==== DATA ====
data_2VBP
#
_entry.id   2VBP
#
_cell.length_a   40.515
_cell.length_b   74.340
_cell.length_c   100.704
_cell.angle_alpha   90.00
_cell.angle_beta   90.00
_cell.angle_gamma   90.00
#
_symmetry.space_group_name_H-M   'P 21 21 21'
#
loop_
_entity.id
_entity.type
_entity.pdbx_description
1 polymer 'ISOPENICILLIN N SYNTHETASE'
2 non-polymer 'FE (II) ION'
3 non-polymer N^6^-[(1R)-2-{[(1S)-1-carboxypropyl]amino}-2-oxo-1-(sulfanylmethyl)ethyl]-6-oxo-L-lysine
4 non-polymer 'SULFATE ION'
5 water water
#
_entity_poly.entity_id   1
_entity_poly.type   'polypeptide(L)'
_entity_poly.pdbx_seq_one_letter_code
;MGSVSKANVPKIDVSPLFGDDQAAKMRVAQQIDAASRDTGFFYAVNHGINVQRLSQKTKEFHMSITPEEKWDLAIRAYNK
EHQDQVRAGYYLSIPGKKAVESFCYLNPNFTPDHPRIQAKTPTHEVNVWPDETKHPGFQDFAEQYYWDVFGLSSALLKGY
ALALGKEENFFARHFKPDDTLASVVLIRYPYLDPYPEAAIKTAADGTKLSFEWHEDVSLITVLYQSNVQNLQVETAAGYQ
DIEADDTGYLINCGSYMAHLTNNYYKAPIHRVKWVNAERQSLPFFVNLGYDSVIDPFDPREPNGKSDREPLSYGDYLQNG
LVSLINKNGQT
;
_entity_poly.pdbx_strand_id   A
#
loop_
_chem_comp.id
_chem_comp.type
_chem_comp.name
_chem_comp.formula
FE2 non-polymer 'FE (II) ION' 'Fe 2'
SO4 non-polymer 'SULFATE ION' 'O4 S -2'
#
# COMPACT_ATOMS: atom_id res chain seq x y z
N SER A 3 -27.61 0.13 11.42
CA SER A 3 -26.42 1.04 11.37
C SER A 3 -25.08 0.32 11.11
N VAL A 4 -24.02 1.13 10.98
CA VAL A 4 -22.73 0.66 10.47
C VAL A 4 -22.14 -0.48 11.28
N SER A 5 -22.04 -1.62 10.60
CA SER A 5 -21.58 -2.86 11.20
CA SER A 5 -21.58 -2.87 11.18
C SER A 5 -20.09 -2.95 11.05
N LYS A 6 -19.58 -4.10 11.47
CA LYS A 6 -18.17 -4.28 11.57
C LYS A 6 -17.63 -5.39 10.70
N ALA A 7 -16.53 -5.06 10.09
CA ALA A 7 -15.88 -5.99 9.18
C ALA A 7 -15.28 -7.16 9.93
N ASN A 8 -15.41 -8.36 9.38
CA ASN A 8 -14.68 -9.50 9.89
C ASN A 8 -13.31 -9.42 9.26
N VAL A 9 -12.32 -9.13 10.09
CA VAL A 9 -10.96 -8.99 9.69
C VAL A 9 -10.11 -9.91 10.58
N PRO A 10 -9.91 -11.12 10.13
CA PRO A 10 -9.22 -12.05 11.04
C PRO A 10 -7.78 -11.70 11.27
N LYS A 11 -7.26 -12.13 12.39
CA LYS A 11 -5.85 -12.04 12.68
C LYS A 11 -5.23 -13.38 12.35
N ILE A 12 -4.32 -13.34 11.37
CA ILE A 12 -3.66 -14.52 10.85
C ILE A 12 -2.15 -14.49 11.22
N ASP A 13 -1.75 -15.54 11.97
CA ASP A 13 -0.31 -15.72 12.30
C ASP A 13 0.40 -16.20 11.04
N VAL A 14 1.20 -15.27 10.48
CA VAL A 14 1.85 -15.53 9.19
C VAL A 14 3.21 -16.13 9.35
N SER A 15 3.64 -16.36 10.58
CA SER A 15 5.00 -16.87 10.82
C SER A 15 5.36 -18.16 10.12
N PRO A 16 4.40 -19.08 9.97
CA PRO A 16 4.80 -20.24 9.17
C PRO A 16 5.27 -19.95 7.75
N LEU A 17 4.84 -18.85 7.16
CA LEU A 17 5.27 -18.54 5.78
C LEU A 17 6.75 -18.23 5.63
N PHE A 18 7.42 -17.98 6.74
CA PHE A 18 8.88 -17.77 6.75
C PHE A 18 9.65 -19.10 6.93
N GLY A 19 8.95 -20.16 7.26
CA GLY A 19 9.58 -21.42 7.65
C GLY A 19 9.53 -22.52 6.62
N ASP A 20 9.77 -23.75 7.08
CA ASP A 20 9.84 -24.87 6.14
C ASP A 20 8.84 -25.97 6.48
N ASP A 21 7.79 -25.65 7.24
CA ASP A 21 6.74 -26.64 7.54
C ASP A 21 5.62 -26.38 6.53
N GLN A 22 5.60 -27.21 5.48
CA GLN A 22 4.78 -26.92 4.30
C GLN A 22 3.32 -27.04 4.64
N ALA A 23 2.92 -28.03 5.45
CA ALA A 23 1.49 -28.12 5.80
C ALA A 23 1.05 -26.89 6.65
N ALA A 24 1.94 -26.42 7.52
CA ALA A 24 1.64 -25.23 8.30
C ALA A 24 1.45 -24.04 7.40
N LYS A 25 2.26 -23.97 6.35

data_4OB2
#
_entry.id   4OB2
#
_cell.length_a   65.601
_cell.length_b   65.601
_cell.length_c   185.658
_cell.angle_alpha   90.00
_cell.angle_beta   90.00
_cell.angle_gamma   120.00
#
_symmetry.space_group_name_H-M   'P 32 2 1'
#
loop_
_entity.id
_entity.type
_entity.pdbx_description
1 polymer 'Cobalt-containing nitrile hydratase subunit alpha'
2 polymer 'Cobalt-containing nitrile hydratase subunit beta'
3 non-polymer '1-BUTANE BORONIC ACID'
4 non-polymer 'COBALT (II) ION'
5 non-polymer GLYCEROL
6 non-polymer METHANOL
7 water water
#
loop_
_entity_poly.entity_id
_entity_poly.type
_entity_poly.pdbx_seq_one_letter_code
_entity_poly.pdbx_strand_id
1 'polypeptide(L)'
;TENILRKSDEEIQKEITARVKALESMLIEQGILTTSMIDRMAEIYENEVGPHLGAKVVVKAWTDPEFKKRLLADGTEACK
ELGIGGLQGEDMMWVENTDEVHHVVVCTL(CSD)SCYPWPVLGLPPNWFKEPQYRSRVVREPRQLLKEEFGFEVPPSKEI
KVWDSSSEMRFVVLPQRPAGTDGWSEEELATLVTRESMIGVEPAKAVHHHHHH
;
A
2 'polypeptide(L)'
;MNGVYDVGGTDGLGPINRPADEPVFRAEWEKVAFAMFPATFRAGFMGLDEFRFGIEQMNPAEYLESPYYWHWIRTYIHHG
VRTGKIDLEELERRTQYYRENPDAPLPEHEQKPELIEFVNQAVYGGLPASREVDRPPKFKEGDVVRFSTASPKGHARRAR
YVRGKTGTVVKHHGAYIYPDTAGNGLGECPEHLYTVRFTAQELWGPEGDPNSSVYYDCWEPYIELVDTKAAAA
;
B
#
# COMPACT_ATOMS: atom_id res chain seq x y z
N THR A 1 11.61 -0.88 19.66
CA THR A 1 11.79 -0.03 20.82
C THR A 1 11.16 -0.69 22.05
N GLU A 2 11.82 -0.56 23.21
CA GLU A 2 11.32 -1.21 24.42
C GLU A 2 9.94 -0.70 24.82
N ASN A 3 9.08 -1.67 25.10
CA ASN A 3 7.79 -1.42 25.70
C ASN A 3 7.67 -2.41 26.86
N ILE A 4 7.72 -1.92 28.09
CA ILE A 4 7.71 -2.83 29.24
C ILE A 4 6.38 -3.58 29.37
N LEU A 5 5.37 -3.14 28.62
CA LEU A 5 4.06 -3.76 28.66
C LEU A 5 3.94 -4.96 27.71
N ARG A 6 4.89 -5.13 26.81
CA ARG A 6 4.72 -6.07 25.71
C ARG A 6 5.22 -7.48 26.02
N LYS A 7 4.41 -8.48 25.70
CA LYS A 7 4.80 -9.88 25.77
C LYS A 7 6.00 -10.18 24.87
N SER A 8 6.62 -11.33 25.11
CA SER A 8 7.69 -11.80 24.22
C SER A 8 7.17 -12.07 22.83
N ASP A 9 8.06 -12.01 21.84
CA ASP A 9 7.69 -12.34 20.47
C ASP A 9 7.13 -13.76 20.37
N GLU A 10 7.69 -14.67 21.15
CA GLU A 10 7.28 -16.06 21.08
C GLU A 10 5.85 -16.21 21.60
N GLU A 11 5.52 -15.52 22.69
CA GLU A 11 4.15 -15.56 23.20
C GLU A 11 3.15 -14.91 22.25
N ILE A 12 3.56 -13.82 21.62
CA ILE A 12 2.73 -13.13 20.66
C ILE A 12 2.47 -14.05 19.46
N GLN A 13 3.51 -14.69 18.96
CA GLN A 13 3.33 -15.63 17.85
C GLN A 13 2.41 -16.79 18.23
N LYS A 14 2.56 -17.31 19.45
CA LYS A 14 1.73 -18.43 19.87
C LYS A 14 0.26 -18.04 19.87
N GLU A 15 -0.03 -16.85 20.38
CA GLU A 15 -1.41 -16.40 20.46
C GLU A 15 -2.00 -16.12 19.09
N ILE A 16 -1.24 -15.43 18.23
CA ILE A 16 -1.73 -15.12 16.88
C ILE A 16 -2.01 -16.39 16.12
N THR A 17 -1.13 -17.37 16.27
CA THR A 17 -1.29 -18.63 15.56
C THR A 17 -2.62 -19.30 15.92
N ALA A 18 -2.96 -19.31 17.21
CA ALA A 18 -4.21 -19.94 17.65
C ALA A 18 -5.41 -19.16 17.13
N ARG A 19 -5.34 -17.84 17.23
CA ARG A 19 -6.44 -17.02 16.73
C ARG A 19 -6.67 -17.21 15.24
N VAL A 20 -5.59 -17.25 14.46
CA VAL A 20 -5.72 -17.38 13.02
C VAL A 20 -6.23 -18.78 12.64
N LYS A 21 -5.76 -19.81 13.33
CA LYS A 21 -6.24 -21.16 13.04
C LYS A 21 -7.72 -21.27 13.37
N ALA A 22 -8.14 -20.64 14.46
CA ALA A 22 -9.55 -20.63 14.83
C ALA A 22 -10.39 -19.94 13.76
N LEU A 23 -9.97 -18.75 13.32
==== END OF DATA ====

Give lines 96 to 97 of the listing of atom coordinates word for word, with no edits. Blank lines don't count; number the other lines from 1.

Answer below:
N ASP A 20 9.77 -23.75 7.08
CA ASP A 20 9.84 -24.87 6.14